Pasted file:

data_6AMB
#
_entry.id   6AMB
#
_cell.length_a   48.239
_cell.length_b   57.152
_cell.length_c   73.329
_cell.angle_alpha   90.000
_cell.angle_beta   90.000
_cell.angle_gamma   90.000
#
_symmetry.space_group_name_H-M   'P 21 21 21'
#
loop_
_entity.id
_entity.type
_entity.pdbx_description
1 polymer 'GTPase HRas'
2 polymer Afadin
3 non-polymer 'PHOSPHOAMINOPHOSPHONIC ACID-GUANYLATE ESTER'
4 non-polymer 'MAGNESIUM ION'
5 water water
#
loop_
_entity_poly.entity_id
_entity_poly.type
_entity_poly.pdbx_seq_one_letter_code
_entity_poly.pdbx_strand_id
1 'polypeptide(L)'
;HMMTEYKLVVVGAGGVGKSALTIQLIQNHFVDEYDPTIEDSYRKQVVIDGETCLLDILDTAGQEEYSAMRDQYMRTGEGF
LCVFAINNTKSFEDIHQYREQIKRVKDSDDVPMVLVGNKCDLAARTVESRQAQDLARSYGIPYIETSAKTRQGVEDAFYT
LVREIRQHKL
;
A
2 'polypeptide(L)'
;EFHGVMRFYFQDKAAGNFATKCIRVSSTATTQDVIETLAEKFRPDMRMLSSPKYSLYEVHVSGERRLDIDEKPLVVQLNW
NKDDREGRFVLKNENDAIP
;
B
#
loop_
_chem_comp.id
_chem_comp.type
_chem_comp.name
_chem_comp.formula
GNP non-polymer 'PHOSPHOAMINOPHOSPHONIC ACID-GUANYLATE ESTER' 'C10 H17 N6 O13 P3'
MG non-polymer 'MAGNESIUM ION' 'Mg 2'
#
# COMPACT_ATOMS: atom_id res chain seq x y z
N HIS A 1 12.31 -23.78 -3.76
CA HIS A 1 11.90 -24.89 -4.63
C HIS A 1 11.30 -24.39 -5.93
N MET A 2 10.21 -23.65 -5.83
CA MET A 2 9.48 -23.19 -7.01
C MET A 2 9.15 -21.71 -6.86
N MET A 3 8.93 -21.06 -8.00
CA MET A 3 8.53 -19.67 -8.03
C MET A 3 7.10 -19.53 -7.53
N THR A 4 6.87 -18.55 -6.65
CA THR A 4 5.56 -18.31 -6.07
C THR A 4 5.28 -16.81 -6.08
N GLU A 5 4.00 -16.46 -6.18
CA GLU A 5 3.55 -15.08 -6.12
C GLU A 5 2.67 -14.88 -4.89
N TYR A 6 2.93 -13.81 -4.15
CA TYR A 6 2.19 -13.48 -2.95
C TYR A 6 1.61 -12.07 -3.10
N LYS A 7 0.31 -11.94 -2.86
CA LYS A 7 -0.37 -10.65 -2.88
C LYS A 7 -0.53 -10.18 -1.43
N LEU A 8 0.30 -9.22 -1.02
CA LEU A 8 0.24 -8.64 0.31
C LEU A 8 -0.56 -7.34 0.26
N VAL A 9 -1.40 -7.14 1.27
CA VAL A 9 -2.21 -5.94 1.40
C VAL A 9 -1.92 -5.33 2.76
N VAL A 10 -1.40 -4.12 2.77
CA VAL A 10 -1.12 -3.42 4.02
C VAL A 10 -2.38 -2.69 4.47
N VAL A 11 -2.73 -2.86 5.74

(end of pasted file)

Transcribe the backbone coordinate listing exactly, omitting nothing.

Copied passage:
data_6AMB
#
_entry.id   6AMB
#
_cell.length_a   48.239
_cell.length_b   57.152
_cell.length_c   73.329
_cell.angle_alpha   90.000
_cell.angle_beta   90.000
_cell.angle_gamma   90.000
#
_symmetry.space_group_name_H-M   'P 21 21 21'
#
loop_
_entity.id
_entity.type
_entity.pdbx_description
1 polymer 'GTPase HRas'
2 polymer Afadin
3 non-polymer 'PHOSPHOAMINOPHOSPHONIC ACID-GUANYLATE ESTER'
4 non-polymer 'MAGNESIUM ION'
5 water water
#
loop_
_entity_poly.entity_id
_entity_poly.type
_entity_poly.pdbx_seq_one_letter_code
_entity_poly.pdbx_strand_id
1 'polypeptide(L)'
;HMMTEYKLVVVGAGGVGKSALTIQLIQNHFVDEYDPTIEDSYRKQVVIDGETCLLDILDTAGQEEYSAMRDQYMRTGEGF
LCVFAINNTKSFEDIHQYREQIKRVKDSDDVPMVLVGNKCDLAARTVESRQAQDLARSYGIPYIETSAKTRQGVEDAFYT
LVREIRQHKL
;
A
2 'polypeptide(L)'
;EFHGVMRFYFQDKAAGNFATKCIRVSSTATTQDVIETLAEKFRPDMRMLSSPKYSLYEVHVSGERRLDIDEKPLVVQLNW
NKDDREGRFVLKNENDAIP
;
B
#
loop_
_chem_comp.id
_chem_comp.type
_chem_comp.name
_chem_comp.formula
GNP non-polymer 'PHOSPHOAMINOPHOSPHONIC ACID-GUANYLATE ESTER' 'C10 H17 N6 O13 P3'
MG non-polymer 'MAGNESIUM ION' 'Mg 2'
#
# COMPACT_ATOMS: atom_id res chain seq x y z
N HIS A 1 12.31 -23.78 -3.76
CA HIS A 1 11.90 -24.89 -4.63
C HIS A 1 11.30 -24.39 -5.93
N MET A 2 10.21 -23.65 -5.83
CA MET A 2 9.48 -23.19 -7.01
C MET A 2 9.15 -21.71 -6.86
N MET A 3 8.93 -21.06 -8.00
CA MET A 3 8.53 -19.67 -8.03
C MET A 3 7.10 -19.53 -7.53
N THR A 4 6.87 -18.55 -6.65
CA THR A 4 5.56 -18.31 -6.07
C THR A 4 5.28 -16.81 -6.08
N GLU A 5 4.00 -16.46 -6.18
CA GLU A 5 3.55 -15.08 -6.12
C GLU A 5 2.67 -14.88 -4.89
N TYR A 6 2.93 -13.81 -4.15
CA TYR A 6 2.19 -13.48 -2.95
C TYR A 6 1.61 -12.07 -3.10
N LYS A 7 0.31 -11.94 -2.86
CA LYS A 7 -0.37 -10.65 -2.88
C LYS A 7 -0.53 -10.18 -1.43
N LEU A 8 0.30 -9.22 -1.02
CA LEU A 8 0.24 -8.64 0.31
C LEU A 8 -0.56 -7.34 0.26
N VAL A 9 -1.40 -7.14 1.27
CA VAL A 9 -2.21 -5.94 1.40
C VAL A 9 -1.92 -5.33 2.76
N VAL A 10 -1.40 -4.12 2.77
CA VAL A 10 -1.12 -3.42 4.02
C VAL A 10 -2.38 -2.69 4.47
N VAL A 11 -2.73 -2.86 5.74